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What are Film Slides?
When personal cameras were first introduced, they all used some type of film. This film was usually presented as strips of negatives that needed to be developed and printed to be seen. Eventually someone figured out how to take individual images from those negative strips and bind them into a little square, and thus slides were born. See, film was a bit hard to handle; it could be tangled, ripped or ruined if exposed to light before developed, and if you wanted to display the images they had to be printed. Slides took care of most of those issues.
Film slides were made with a cardboard border to write on and hold them by. This limited damage by human hands and insured the film didn’t get bent. But the main highlight of slides was their ability to be projected onto a screen for group viewings. They quickly became used in many fields, from academics to police work, and ultimately to your everyday photographer. Slide film still needed to be developed but you could skip the printing process in lieu of projections, often known as slideshows.
Types of Slides and Storage
There are a few different kinds of slides, the most popular is 35mm slides. These slides are placed in a 2×2 mount and will easily work with most projectors and cameras. There are also 126, 127, and super 127 format slides. The difference with these formats is mainly the size of the transparency, but they are usually placed in the same 2×2 mounts as 35mm film for universal use.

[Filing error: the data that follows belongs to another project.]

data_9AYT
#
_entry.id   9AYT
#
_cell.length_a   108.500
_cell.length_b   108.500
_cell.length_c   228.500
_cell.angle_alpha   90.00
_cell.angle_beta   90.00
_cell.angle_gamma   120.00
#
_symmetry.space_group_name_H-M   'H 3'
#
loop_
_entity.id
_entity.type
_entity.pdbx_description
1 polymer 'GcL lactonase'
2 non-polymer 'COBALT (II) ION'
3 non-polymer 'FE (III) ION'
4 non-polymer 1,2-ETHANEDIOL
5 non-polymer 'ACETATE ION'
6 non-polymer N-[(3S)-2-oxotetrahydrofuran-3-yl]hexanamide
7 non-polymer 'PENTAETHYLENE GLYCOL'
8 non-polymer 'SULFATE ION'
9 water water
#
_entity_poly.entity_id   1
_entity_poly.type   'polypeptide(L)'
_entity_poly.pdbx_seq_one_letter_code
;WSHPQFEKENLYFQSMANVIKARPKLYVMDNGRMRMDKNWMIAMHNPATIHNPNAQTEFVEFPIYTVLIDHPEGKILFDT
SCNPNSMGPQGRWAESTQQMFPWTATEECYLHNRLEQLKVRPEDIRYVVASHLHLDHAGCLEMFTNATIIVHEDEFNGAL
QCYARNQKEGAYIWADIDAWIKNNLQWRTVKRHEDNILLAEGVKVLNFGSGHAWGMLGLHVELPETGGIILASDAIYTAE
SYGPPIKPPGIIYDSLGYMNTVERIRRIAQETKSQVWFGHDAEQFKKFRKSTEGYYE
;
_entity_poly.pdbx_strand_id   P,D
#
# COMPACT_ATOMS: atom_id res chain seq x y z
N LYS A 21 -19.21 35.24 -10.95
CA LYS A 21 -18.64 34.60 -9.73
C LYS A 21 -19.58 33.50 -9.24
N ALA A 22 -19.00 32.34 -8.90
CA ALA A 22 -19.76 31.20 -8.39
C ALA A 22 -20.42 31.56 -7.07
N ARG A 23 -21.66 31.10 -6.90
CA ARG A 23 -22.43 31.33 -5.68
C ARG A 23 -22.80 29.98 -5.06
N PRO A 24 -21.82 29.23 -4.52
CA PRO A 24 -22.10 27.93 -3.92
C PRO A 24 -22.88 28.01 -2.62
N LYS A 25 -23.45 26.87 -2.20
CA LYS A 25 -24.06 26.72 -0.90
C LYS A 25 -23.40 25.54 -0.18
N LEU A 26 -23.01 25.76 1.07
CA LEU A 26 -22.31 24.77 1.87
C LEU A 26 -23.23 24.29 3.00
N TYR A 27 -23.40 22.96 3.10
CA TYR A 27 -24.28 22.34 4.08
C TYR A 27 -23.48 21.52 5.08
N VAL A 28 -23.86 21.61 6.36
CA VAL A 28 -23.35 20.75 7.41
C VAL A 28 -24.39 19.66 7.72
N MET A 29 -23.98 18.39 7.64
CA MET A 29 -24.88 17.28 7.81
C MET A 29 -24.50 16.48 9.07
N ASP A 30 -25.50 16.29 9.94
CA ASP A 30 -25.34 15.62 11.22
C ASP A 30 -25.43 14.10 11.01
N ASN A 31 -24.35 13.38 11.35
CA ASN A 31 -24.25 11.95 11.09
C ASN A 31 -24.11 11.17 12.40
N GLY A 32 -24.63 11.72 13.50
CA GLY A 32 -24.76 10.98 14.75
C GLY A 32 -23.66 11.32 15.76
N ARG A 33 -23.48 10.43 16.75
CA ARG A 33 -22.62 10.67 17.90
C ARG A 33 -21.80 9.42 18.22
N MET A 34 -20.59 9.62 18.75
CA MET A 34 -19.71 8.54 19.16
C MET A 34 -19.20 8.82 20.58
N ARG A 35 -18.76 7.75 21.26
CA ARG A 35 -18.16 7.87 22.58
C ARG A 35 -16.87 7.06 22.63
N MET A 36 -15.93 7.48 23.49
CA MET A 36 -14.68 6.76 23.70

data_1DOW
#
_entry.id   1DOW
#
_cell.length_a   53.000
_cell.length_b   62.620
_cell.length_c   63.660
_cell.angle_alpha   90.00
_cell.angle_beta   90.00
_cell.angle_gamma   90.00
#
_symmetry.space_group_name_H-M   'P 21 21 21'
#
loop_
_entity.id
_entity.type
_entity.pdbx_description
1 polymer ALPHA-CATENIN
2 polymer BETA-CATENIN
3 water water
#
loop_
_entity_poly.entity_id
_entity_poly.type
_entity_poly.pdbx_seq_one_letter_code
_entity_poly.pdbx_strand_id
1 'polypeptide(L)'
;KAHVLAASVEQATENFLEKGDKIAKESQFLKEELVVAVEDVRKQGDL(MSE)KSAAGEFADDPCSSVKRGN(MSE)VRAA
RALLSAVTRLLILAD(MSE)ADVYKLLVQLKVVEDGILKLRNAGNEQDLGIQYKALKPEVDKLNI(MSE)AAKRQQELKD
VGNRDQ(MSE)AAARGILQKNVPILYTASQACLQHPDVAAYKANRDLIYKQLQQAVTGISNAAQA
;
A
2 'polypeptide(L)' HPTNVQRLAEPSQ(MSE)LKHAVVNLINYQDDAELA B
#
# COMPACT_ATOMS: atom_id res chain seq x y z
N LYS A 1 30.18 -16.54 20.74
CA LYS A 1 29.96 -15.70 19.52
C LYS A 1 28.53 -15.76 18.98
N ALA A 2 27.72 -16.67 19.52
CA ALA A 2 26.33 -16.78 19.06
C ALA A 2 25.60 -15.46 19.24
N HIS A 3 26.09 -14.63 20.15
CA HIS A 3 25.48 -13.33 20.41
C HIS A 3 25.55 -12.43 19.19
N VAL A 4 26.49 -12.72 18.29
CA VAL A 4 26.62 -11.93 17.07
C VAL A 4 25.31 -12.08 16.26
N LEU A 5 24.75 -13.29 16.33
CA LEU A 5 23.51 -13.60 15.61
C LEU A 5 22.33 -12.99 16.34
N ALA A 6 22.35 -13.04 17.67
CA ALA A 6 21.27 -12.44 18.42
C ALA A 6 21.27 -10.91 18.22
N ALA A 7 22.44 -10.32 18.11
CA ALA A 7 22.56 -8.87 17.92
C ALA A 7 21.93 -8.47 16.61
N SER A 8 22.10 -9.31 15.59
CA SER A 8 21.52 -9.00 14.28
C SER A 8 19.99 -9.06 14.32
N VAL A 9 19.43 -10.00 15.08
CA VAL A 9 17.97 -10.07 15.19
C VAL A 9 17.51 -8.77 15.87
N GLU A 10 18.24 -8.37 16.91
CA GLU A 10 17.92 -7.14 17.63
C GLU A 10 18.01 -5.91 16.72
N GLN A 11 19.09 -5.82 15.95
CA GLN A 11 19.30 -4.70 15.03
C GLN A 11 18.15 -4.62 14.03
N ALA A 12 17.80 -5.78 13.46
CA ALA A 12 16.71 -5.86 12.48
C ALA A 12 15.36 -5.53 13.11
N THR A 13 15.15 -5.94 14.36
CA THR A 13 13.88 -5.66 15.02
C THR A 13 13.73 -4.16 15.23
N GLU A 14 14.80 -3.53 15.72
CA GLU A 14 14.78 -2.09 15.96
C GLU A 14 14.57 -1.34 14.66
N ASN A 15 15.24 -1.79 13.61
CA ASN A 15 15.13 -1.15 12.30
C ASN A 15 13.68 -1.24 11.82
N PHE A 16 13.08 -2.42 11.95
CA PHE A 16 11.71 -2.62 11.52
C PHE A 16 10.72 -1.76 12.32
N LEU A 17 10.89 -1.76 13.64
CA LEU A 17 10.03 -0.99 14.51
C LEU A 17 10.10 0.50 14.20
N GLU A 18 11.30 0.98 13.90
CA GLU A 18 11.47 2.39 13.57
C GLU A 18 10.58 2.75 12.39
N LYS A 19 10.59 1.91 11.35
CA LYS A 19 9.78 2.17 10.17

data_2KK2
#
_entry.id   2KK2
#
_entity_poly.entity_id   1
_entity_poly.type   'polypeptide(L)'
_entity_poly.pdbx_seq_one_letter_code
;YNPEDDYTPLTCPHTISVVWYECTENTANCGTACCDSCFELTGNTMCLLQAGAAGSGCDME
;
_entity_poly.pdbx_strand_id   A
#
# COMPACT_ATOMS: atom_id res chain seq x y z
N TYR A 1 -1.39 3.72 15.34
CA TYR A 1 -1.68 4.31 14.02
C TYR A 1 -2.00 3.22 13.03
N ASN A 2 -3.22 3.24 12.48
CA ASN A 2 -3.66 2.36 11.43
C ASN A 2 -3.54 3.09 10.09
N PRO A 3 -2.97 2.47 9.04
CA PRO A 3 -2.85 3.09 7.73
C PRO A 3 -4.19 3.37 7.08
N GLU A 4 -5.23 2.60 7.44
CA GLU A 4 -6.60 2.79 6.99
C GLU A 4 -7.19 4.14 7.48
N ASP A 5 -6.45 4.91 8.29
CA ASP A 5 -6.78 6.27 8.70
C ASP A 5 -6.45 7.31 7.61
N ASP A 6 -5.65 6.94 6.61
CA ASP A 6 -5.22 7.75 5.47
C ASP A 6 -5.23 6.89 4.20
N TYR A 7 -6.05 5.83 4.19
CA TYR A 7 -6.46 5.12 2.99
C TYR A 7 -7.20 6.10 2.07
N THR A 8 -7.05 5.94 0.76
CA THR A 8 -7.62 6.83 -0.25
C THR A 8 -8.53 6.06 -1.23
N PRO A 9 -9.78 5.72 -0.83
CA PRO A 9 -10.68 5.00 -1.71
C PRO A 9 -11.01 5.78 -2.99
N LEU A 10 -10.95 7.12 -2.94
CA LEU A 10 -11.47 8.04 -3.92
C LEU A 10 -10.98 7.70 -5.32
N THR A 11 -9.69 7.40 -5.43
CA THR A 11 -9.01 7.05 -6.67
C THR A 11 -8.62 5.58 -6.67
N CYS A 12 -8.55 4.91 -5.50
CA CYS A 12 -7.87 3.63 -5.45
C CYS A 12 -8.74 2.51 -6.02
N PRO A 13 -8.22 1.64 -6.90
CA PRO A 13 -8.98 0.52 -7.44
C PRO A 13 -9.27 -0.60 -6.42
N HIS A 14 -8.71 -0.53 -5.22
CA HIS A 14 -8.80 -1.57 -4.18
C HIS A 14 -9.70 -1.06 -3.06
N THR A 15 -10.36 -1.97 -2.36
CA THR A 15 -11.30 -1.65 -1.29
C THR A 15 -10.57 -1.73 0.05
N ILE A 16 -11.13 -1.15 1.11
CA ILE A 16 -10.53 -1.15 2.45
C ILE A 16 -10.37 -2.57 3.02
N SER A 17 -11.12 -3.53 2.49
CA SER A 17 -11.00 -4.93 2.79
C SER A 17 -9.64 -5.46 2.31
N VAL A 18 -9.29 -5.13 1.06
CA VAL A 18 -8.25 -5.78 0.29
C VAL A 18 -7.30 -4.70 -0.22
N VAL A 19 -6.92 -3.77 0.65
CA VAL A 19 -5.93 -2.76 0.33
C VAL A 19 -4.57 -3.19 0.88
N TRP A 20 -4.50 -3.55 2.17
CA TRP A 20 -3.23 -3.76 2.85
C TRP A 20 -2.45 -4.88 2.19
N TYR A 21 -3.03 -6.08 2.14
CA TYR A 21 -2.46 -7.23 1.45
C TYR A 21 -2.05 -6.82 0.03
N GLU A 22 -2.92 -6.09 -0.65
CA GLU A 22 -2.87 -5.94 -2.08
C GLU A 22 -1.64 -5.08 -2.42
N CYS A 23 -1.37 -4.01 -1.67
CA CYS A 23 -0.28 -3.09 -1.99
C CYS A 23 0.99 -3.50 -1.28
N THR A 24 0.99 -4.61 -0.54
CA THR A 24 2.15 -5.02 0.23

It’s important that slides are stored properly after being obtained. Luckily they already come with that little border and usually in a plastic box, so they’re pretty much built for storage.
Just try to make sure that the box isn’t in a moist area or somewhere that could be exposed to the elements. However even with proper storage; slides are bound to accrue dust, scratches and discoloration over time. This is where the next step in your ownership begins, getting those slides scanned to digital and fully ensure the preservation of those captured memories.
Welcome to 2018, it’s time to Digitize!
Digitizing slides is a crucial step in preserving them. As mentioned before, slides will gather dust, get scratches, deteriorate and can be destroyed by a flood or fire. If those slides were digitized, you could store them on a variety of devices, insuring their safety from natural disasters. Digital files also don’t gather dust or scratches, and they won’t fade. Digital images remain the same indefinitely, unless someone uses a program to edit them. That’s another benefit of digital files. Wish that night shot of the family was a bit brighter?
Boom, now it is. Want to cut out someone distracting in the background or fix red eye? Done. The list of possible corrections goes on and on, but the point is you can fix almost any issue you had with your slides once they are in digital format. And once you fix them up, you don’t have to gather everyone in your home to view them, you can just email them the images to save on their computer; now the whole family has a copy to enjoy!